“Very expensive, few only”: Takeaways from the International Fighter Conference 2022

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From November 16-18, 2022 air forces from different countries met with global defense industry participants in Berlin for the International Fighter Conference 2022 to discuss the state and the challenges of rolling out the 6th generation fighter jets and their loyal wingmen.


A concern of the community, which included numerous *stars*, was the direct information exchange of users and pilots with global defense industry participants. In past decades, this dialogue had been difficult or even non-existent because it was led or facilitated by defense procurement authorities. But government offices, by their very nature, have only a limited understanding of the user requirements that operators want to see met for the mission. Every system manufacturer who engineers systems with a focus on user voices knows how difficult - and expensive - system development can become if a direct exchange with the user is limited.

Silo thinking prevails

The air forces' desire to maintain air dominance also in the future was plausible. Had Russian forces had air superiority, it was said across the board, then Russia could have effectively cut off Ukraine from arms supplies from Western countries, and no weapon would have crossed the Ukrainian border. Little time, therefore, was devoted by the conference to the topic of multi-domain: Even air forces still seem to think in silos.

The evolution: Mosaic warfare

While industry is working on Systems of Systems, air forces are voicing ideas of what American sources call Mosaic Warfare. With their visionary requirements, they take a leap from the System of Systems concept to the next but one stage in the evolution of defense. For Mosaic Warfare, distributed battlefield assets are soft wired on demand to a wide variety of engagements and at a campaign’s real time. Such requirements will have to be met by a distributed system architecture, such as implemented by multi-agent systems, also known as Distributed Artificial Intelligence, which can do without a central C2 component and instead exhibit emergent tactical behavior.

Can it be done without humans?

Whether it still makes sense for Mosaic Warfare when battlefield objects coordinate themselves on the fly in real time to require humans to be deployed on the battlefield at all was a valid question asked by several conference participants. Such requirement, however, is being made by politicians. A technical necessity to place humans at the center of a battle though will probably not always exist in the future. The political requirement to continue to send humans into combat is the idea to tame technically autonomous weapons through meaningful human control over technical systems. If one subscribes to this idea with a view to the democratic image of man as a sovereign and self-determined subject, one can still legitimately ask whether meaningful human control can only be exercised directly on the ground or also from some distance. The question is unresolved and the subject of current research.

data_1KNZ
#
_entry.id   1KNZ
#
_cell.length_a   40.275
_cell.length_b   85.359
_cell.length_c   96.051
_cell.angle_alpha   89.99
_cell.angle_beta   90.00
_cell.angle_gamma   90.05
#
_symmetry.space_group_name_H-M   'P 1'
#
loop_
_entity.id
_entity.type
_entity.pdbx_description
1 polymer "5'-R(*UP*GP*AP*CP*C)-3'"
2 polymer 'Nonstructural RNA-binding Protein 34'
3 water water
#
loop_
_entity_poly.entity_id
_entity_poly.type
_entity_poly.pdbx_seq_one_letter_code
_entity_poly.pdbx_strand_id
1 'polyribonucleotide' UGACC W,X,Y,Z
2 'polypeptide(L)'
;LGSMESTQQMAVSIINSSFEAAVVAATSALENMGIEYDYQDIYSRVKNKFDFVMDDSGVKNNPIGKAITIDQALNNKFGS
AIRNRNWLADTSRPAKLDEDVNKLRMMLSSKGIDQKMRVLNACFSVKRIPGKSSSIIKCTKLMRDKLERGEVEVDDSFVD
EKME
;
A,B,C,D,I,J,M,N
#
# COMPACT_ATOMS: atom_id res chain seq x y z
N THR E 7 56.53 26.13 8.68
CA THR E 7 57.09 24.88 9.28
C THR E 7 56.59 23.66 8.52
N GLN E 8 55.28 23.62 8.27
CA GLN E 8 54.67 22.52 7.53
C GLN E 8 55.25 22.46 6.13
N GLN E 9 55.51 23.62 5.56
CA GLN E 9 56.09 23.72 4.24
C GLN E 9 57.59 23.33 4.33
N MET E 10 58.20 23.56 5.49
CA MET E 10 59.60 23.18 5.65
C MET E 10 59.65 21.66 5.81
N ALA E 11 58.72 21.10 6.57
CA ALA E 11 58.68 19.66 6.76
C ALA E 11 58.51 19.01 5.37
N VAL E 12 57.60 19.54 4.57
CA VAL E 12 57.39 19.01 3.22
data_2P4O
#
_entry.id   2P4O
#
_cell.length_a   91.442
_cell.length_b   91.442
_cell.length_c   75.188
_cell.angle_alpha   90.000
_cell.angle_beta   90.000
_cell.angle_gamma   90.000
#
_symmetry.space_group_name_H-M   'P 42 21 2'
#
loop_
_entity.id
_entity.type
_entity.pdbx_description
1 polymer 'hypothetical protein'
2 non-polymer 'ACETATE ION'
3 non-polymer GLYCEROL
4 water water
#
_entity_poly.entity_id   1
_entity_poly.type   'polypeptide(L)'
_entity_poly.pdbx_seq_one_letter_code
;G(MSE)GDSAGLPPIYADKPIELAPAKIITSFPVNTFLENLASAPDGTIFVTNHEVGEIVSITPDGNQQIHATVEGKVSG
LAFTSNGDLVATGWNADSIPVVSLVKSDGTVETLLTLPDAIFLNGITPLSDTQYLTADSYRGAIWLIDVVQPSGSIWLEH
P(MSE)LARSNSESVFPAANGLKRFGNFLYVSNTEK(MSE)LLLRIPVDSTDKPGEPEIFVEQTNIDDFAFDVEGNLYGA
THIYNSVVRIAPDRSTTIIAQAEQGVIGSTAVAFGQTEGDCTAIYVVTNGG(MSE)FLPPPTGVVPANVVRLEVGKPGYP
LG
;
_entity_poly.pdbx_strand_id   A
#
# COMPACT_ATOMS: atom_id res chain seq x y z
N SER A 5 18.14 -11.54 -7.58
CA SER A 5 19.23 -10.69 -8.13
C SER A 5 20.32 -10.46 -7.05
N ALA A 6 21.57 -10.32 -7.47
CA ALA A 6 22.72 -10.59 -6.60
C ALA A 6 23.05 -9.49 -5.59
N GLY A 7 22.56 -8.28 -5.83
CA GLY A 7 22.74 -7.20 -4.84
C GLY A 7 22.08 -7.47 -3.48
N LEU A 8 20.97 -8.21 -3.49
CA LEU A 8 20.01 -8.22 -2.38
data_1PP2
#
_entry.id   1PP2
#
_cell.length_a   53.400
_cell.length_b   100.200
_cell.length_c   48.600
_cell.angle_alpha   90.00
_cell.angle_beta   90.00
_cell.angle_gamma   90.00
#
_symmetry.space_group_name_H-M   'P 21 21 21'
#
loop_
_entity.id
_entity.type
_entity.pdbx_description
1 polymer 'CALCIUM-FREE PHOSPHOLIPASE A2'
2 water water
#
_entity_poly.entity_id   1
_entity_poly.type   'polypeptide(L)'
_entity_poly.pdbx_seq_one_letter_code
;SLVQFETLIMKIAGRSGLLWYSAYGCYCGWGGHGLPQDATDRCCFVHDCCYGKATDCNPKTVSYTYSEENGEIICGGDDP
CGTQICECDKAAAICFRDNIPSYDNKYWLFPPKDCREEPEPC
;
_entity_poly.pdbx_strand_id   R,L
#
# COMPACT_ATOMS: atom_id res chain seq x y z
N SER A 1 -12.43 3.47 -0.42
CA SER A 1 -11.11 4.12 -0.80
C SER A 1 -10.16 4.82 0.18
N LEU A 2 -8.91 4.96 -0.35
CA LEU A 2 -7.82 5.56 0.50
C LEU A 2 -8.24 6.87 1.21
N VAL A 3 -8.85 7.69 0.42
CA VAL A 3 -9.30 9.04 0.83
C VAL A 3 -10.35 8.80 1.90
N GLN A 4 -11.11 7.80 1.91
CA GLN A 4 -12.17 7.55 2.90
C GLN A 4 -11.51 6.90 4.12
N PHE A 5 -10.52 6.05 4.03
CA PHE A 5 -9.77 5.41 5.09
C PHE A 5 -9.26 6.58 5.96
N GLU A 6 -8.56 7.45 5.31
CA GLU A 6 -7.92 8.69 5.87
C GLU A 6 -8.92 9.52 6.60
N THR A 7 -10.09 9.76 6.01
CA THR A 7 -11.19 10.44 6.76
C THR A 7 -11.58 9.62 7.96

Industry lags behind in tactical scenarios

Mosaic Warfare and its ability to compose new effects meshes at campaign time means that countless different combat situations and configurations are imaginable. While the industry presented scenarios for the use of 6th generation fighter jets in impressive images at the International Fighter Conference, it was nevertheless clear that conceptions of the tactical behavior of such jets and their loyal wingmen are severely limited. All of the scenarios presented simulated an enormous expenditure of resources, which in practice, however, is only really worthwhile to defend against very few adversarial assets. The industry still lacks a simulator that is able to generate millions of complex engagement scenarios with intelligent adversaries and validate their system capabilities against such smart virtual opponents, as for the defender, it is only during red teaming that it becomes clear which of his own resources could be used to economically overcome a specific enemy configuration. As it shows, the economics of resource deployment is a big challenge, as resources are scarce – both financial resources and pilots, as the demographic change also hits air forces.

GhostPlay 2021/24: A Serious Game of Emergence and Tactical AI at Machine Speed

The call for Mosaic Warfare, however technically extremely challenging due to its distributed nature, is highly encouraging for 21strategies, which takes their tactics21 technology to GhostPlay, a Serious Game developed for dtec.bw. GhostPlay simulates emergent behavior of adversaries and defenders alike, using Third Wave AI. In the current state of development of the GhostPlay Serious Game, which implements the digital twin of a battlefield, virtual AI-enabled artillery systems defend against the attacks of virtual AI-enabled swarms of drones, generating and training with hundreds of thousands of potential attack scenarios - a process known as Counter Play.


Early results are promising and point to GhostPlay's vast deployment potential, ranging from battlefield simulators of AI-enabled assets to Independent Validation and Verification of third-party defense AI to emergent cyber-physical GBADs. Its capabilities will be demonstrated for the first time at the GhostPlay Demo Day 2023, which will take place in Berlin on January 25, 2023.


For more information about the GhostPlay Demo Day 2023, see www.ghostplay.ai.

Author: Yvonne Hofstetter